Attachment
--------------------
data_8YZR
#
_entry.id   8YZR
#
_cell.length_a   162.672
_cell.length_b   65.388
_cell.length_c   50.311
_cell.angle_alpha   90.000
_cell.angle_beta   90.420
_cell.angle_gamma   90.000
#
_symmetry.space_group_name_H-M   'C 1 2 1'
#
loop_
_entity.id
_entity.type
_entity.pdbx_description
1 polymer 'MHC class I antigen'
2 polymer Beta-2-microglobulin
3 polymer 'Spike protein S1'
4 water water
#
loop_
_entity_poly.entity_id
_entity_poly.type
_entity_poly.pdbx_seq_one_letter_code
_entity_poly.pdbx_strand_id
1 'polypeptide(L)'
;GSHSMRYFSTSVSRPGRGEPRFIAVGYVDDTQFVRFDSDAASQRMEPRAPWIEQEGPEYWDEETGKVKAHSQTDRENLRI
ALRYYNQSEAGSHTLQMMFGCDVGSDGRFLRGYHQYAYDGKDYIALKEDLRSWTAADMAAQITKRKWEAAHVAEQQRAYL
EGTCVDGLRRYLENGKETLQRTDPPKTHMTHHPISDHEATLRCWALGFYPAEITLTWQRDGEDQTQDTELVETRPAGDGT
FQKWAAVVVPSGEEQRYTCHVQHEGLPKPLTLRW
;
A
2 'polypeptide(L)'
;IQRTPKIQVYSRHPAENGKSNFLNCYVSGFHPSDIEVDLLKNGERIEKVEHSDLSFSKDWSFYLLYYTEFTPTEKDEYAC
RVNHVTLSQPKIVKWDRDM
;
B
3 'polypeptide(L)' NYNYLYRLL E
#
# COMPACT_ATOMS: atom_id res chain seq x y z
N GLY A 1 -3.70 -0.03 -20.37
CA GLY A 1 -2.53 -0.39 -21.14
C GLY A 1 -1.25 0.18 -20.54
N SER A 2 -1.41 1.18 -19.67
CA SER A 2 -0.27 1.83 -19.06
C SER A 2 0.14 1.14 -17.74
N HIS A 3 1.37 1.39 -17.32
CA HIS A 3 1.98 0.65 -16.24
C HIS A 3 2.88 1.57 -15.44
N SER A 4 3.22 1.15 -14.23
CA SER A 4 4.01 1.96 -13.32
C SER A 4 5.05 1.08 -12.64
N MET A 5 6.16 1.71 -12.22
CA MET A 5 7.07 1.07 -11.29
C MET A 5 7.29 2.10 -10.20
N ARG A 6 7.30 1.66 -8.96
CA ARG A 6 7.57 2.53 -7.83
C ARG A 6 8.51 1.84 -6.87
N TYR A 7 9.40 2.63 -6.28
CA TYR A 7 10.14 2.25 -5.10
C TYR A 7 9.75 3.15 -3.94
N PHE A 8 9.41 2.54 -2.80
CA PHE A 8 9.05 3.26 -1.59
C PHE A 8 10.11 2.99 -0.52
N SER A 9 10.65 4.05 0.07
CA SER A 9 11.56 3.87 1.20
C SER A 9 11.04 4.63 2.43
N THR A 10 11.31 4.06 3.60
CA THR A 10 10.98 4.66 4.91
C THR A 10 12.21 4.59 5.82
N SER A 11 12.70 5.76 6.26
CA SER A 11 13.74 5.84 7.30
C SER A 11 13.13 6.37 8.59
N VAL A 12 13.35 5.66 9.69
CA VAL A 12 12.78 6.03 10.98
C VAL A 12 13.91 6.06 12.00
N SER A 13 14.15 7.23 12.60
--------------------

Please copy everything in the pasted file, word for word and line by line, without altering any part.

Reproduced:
data_8YZR
#
_entry.id   8YZR
#
_cell.length_a   162.672
_cell.length_b   65.388
_cell.length_c   50.311
_cell.angle_alpha   90.000
_cell.angle_beta   90.420
_cell.angle_gamma   90.000
#
_symmetry.space_group_name_H-M   'C 1 2 1'
#
loop_
_entity.id
_entity.type
_entity.pdbx_description
1 polymer 'MHC class I antigen'
2 polymer Beta-2-microglobulin
3 polymer 'Spike protein S1'
4 water water
#
loop_
_entity_poly.entity_id
_entity_poly.type
_entity_poly.pdbx_seq_one_letter_code
_entity_poly.pdbx_strand_id
1 'polypeptide(L)'
;GSHSMRYFSTSVSRPGRGEPRFIAVGYVDDTQFVRFDSDAASQRMEPRAPWIEQEGPEYWDEETGKVKAHSQTDRENLRI
ALRYYNQSEAGSHTLQMMFGCDVGSDGRFLRGYHQYAYDGKDYIALKEDLRSWTAADMAAQITKRKWEAAHVAEQQRAYL
EGTCVDGLRRYLENGKETLQRTDPPKTHMTHHPISDHEATLRCWALGFYPAEITLTWQRDGEDQTQDTELVETRPAGDGT
FQKWAAVVVPSGEEQRYTCHVQHEGLPKPLTLRW
;
A
2 'polypeptide(L)'
;IQRTPKIQVYSRHPAENGKSNFLNCYVSGFHPSDIEVDLLKNGERIEKVEHSDLSFSKDWSFYLLYYTEFTPTEKDEYAC
RVNHVTLSQPKIVKWDRDM
;
B
3 'polypeptide(L)' NYNYLYRLL E
#
# COMPACT_ATOMS: atom_id res chain seq x y z
N GLY A 1 -3.70 -0.03 -20.37
CA GLY A 1 -2.53 -0.39 -21.14
C GLY A 1 -1.25 0.18 -20.54
N SER A 2 -1.41 1.18 -19.67
CA SER A 2 -0.27 1.83 -19.06
C SER A 2 0.14 1.14 -17.74
N HIS A 3 1.37 1.39 -17.32
CA HIS A 3 1.98 0.65 -16.24
C HIS A 3 2.88 1.57 -15.44
N SER A 4 3.22 1.15 -14.23
CA SER A 4 4.01 1.96 -13.32
C SER A 4 5.05 1.08 -12.64
N MET A 5 6.16 1.71 -12.22
CA MET A 5 7.07 1.07 -11.29
C MET A 5 7.29 2.10 -10.20
N ARG A 6 7.30 1.66 -8.96
CA ARG A 6 7.57 2.53 -7.83
C ARG A 6 8.51 1.84 -6.87
N TYR A 7 9.40 2.63 -6.28
CA TYR A 7 10.14 2.25 -5.10
C TYR A 7 9.75 3.15 -3.94
N PHE A 8 9.41 2.54 -2.80
CA PHE A 8 9.05 3.26 -1.59
C PHE A 8 10.11 2.99 -0.52
N SER A 9 10.65 4.05 0.07
CA SER A 9 11.56 3.87 1.20
C SER A 9 11.04 4.63 2.43
N THR A 10 11.31 4.06 3.60
CA THR A 10 10.98 4.66 4.91
C THR A 10 12.21 4.59 5.82
N SER A 11 12.70 5.76 6.26
CA SER A 11 13.74 5.84 7.30
C SER A 11 13.13 6.37 8.59
N VAL A 12 13.35 5.66 9.69
CA VAL A 12 12.78 6.03 10.98
C VAL A 12 13.91 6.06 12.00
N SER A 13 14.15 7.23 12.60